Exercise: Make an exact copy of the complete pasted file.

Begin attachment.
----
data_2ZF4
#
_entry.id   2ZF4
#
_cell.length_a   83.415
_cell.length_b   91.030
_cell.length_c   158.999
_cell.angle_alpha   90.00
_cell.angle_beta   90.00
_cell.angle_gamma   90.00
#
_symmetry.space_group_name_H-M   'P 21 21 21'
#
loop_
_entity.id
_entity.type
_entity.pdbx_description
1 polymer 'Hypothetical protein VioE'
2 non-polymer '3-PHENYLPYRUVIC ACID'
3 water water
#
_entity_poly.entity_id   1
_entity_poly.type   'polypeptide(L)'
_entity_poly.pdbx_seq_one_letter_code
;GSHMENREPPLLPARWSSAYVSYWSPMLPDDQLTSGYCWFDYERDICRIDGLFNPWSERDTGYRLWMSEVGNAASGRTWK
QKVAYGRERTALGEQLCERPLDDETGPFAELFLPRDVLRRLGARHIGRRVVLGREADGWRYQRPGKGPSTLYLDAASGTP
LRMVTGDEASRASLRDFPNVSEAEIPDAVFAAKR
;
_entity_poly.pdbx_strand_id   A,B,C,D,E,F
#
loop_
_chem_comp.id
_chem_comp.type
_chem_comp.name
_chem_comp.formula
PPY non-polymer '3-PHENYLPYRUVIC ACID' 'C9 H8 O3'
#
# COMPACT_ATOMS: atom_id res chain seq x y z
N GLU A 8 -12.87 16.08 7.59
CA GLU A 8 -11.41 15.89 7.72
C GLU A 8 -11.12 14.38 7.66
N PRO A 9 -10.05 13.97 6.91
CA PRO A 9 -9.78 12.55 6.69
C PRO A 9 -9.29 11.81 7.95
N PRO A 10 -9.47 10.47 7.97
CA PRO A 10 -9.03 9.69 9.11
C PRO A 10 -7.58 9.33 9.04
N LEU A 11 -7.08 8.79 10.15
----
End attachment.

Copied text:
data_2ZF4
#
_entry.id   2ZF4
#
_cell.length_a   83.415
_cell.length_b   91.030
_cell.length_c   158.999
_cell.angle_alpha   90.00
_cell.angle_beta   90.00
_cell.angle_gamma   90.00
#
_symmetry.space_group_name_H-M   'P 21 21 21'
#
loop_
_entity.id
_entity.type
_entity.pdbx_description
1 polymer 'Hypothetical protein VioE'
2 non-polymer '3-PHENYLPYRUVIC ACID'
3 water water
#
_entity_poly.entity_id   1
_entity_poly.type   'polypeptide(L)'
_entity_poly.pdbx_seq_one_letter_code
;GSHMENREPPLLPARWSSAYVSYWSPMLPDDQLTSGYCWFDYERDICRIDGLFNPWSERDTGYRLWMSEVGNAASGRTWK
QKVAYGRERTALGEQLCERPLDDETGPFAELFLPRDVLRRLGARHIGRRVVLGREADGWRYQRPGKGPSTLYLDAASGTP
LRMVTGDEASRASLRDFPNVSEAEIPDAVFAAKR
;
_entity_poly.pdbx_strand_id   A,B,C,D,E,F
#
loop_
_chem_comp.id
_chem_comp.type
_chem_comp.name
_chem_comp.formula
PPY non-polymer '3-PHENYLPYRUVIC ACID' 'C9 H8 O3'
#
# COMPACT_ATOMS: atom_id res chain seq x y z
N GLU A 8 -12.87 16.08 7.59
CA GLU A 8 -11.41 15.89 7.72
C GLU A 8 -11.12 14.38 7.66
N PRO A 9 -10.05 13.97 6.91
CA PRO A 9 -9.78 12.55 6.69
C PRO A 9 -9.29 11.81 7.95
N PRO A 10 -9.47 10.47 7.97
CA PRO A 10 -9.03 9.69 9.11
C PRO A 10 -7.58 9.33 9.04
N LEU A 11 -7.08 8.79 10.15